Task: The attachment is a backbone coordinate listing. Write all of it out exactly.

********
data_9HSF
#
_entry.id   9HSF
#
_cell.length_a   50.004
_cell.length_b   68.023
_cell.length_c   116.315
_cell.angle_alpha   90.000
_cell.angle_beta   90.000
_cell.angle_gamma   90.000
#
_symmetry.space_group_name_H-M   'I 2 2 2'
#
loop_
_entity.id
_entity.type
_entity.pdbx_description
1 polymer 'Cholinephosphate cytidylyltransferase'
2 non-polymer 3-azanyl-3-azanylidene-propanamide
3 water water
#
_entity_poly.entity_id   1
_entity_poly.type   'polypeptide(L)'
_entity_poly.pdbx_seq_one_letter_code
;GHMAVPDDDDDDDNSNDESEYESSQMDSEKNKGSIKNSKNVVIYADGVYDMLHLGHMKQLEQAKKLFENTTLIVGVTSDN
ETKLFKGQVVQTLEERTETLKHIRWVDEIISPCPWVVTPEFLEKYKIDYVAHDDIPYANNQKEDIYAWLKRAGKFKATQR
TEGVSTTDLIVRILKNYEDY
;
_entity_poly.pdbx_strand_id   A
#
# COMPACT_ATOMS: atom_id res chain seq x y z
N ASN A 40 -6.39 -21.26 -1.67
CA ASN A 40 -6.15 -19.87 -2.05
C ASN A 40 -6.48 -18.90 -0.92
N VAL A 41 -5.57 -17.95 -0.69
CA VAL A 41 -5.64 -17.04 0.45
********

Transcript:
data_9HSF
#
_entry.id   9HSF
#
_cell.length_a   50.004
_cell.length_b   68.023
_cell.length_c   116.315
_cell.angle_alpha   90.000
_cell.angle_beta   90.000
_cell.angle_gamma   90.000
#
_symmetry.space_group_name_H-M   'I 2 2 2'
#
loop_
_entity.id
_entity.type
_entity.pdbx_description
1 polymer 'Cholinephosphate cytidylyltransferase'
2 non-polymer 3-azanyl-3-azanylidene-propanamide
3 water water
#
_entity_poly.entity_id   1
_entity_poly.type   'polypeptide(L)'
_entity_poly.pdbx_seq_one_letter_code
;GHMAVPDDDDDDDNSNDESEYESSQMDSEKNKGSIKNSKNVVIYADGVYDMLHLGHMKQLEQAKKLFENTTLIVGVTSDN
ETKLFKGQVVQTLEERTETLKHIRWVDEIISPCPWVVTPEFLEKYKIDYVAHDDIPYANNQKEDIYAWLKRAGKFKATQR
TEGVSTTDLIVRILKNYEDY
;
_entity_poly.pdbx_strand_id   A
#
# COMPACT_ATOMS: atom_id res chain seq x y z
N ASN A 40 -6.39 -21.26 -1.67
CA ASN A 40 -6.15 -19.87 -2.05
C ASN A 40 -6.48 -18.90 -0.92
N VAL A 41 -5.57 -17.95 -0.69
CA VAL A 41 -5.64 -17.04 0.45